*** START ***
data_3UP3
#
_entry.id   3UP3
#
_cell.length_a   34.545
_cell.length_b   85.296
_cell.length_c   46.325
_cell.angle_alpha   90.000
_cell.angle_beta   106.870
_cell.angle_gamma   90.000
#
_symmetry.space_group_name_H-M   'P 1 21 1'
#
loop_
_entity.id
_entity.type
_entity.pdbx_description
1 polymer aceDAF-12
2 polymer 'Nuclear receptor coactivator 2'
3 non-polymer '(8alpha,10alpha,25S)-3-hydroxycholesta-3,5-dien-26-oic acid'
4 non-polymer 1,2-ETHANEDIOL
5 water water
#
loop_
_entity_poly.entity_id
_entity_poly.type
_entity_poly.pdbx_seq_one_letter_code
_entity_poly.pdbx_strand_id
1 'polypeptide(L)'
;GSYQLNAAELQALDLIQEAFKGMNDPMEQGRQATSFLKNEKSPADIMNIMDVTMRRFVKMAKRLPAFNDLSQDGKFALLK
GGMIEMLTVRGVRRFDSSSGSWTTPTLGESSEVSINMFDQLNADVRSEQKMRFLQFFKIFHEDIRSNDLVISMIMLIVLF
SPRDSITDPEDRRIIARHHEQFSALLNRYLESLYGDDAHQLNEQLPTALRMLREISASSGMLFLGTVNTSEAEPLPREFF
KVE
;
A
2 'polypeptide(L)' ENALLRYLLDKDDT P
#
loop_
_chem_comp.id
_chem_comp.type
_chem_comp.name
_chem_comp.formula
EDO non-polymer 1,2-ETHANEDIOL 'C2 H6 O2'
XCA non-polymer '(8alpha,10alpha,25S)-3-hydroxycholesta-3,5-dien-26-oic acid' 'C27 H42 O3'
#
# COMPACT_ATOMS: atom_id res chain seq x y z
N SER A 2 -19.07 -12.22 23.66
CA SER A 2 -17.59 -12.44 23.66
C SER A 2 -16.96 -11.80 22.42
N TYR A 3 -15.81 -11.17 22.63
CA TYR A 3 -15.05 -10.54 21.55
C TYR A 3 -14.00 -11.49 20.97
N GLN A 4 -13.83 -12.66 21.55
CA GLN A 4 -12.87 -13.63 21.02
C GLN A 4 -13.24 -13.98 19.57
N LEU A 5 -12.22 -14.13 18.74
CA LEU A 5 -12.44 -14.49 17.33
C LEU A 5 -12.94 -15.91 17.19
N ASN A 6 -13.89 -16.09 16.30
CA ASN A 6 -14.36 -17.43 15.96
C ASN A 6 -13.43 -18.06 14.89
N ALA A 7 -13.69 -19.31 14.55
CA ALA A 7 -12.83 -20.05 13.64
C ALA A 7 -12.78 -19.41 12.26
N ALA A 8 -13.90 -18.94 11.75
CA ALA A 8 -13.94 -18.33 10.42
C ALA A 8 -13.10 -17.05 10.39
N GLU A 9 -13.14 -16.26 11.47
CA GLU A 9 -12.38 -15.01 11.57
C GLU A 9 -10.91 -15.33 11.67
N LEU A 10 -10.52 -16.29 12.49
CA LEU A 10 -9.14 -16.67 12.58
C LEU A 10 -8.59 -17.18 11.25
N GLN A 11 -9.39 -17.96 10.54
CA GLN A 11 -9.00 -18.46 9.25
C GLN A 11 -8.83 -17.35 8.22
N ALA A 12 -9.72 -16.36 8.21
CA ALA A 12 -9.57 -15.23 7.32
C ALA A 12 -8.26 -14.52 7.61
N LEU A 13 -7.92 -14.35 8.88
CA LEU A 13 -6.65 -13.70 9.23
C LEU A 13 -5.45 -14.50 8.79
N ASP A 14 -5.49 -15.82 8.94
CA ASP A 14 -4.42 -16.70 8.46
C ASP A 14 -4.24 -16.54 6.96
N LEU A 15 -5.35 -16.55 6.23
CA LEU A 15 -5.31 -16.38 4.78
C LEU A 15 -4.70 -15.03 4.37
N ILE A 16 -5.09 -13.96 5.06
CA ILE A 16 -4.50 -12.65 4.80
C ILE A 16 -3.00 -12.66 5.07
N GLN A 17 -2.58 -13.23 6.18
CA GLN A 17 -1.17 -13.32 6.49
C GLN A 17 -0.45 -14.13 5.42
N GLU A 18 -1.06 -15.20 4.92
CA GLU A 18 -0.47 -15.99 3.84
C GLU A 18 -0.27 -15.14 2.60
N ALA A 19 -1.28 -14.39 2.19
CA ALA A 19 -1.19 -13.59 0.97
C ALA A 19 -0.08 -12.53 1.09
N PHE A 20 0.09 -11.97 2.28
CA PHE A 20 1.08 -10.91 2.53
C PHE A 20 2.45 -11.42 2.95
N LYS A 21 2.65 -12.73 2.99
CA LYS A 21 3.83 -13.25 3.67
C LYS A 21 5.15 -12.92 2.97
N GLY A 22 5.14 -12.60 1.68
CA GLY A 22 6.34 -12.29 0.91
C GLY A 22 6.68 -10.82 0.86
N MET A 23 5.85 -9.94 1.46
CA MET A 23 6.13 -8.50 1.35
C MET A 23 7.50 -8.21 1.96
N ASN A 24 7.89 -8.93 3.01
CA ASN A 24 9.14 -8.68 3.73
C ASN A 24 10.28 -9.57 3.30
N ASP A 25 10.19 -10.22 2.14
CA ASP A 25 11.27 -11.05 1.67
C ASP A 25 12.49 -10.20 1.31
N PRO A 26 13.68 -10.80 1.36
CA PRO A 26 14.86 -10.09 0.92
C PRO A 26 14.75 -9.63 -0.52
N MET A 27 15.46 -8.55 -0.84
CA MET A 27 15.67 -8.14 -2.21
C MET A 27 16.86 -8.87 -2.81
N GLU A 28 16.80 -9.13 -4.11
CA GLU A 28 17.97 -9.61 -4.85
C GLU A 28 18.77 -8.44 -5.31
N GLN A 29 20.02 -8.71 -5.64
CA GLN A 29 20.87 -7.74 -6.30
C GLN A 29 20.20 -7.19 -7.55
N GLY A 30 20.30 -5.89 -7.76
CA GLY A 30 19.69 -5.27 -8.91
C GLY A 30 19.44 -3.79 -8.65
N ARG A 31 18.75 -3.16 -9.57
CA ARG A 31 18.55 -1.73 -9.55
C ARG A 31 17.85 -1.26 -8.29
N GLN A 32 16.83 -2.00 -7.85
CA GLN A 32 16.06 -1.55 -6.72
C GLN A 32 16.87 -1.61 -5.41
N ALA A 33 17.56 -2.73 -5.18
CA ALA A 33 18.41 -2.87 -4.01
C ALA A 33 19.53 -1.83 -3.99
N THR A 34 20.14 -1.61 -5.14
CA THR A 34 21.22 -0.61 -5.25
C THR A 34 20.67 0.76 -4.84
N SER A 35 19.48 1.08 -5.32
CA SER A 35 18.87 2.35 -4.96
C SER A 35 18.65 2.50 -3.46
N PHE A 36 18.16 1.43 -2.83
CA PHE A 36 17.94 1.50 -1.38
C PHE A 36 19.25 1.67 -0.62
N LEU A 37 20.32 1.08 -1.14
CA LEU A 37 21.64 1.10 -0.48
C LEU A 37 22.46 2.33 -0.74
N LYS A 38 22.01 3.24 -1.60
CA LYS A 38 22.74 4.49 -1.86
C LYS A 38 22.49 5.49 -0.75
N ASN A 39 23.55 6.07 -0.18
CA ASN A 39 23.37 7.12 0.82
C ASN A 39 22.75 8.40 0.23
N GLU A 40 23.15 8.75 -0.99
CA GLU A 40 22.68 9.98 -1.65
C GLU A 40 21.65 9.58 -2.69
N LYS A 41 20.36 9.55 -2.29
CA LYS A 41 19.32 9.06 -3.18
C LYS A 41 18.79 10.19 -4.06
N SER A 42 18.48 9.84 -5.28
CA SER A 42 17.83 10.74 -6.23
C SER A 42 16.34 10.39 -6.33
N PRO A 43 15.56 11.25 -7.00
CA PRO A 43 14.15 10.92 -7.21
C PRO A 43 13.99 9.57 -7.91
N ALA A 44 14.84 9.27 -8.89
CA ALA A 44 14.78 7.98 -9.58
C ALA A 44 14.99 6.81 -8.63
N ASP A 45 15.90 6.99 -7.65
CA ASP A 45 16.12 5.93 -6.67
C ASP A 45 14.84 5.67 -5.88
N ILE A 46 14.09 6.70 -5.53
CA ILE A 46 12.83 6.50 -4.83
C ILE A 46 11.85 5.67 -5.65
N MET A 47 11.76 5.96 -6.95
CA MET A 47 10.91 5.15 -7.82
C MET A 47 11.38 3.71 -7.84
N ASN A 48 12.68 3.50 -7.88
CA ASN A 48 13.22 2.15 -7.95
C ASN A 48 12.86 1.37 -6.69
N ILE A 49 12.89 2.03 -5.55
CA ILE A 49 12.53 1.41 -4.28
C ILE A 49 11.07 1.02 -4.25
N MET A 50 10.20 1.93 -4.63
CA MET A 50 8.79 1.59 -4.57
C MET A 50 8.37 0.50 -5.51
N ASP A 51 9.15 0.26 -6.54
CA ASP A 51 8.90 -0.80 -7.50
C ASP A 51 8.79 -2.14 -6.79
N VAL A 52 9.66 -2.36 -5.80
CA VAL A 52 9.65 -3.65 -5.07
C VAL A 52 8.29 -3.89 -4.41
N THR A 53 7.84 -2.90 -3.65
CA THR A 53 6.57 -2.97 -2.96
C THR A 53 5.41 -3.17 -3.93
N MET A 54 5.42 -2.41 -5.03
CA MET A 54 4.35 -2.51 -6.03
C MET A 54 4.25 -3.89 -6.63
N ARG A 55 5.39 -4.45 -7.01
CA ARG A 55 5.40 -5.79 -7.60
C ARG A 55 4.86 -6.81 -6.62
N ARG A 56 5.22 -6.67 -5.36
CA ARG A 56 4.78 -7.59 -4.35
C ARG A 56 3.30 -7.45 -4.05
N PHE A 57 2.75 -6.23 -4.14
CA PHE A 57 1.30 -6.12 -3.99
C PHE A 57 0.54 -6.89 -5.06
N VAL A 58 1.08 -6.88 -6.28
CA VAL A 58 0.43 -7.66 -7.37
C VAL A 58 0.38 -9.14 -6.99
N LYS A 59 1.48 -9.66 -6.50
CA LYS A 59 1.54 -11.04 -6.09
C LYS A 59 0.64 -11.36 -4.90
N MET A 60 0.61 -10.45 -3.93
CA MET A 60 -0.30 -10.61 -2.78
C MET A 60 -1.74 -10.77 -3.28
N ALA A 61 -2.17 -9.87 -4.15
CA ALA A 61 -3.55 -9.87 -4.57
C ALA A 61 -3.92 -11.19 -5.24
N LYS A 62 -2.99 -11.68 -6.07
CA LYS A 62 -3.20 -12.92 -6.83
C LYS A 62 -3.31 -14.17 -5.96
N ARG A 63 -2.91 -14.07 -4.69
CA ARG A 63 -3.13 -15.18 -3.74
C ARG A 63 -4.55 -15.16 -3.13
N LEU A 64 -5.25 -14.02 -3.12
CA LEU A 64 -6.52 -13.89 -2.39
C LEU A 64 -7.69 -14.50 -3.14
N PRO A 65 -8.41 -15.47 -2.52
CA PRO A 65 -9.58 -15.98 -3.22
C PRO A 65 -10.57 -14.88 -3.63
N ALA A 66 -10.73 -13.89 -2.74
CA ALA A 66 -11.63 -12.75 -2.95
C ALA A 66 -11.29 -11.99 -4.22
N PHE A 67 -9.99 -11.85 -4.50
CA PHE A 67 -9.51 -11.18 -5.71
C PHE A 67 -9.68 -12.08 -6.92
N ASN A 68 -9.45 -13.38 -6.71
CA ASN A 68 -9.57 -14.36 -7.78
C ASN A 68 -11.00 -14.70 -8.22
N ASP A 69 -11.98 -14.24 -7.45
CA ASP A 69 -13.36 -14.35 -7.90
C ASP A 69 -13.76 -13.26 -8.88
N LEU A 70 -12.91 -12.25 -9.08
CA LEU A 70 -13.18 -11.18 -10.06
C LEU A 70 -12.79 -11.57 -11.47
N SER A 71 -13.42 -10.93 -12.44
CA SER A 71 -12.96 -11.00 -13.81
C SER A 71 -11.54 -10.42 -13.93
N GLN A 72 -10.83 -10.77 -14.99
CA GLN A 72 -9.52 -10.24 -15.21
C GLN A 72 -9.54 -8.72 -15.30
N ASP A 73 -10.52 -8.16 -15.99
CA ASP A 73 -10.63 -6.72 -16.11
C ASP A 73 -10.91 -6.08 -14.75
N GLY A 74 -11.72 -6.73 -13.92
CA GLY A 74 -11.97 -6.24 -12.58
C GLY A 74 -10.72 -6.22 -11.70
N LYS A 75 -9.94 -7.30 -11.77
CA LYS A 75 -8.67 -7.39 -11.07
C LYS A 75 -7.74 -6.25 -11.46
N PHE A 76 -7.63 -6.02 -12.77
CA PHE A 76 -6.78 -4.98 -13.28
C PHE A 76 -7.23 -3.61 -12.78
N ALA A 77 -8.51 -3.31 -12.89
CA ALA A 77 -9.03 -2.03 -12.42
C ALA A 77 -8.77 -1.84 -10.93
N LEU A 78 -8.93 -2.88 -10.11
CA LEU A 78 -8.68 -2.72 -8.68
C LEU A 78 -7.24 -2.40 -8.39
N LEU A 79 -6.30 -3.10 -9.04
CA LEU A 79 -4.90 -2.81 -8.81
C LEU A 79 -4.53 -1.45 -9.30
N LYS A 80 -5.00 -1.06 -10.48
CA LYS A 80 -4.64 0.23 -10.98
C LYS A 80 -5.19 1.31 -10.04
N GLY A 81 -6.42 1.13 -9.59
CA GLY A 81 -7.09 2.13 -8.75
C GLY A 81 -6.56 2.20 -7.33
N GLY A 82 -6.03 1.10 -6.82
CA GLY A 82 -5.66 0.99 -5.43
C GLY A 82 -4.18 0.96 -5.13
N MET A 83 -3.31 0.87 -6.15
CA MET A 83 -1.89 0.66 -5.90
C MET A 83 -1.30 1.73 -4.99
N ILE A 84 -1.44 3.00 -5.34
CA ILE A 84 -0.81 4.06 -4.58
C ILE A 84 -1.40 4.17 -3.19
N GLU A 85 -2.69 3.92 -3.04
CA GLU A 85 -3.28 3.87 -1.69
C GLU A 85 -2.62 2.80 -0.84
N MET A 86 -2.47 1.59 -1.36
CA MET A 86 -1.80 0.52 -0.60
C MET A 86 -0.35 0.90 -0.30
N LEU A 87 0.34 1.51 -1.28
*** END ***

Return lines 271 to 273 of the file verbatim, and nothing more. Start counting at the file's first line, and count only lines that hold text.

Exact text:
C PHE A 76 -7.23 -3.61 -12.78
N ALA A 77 -8.51 -3.31 -12.89
CA ALA A 77 -9.03 -2.03 -12.42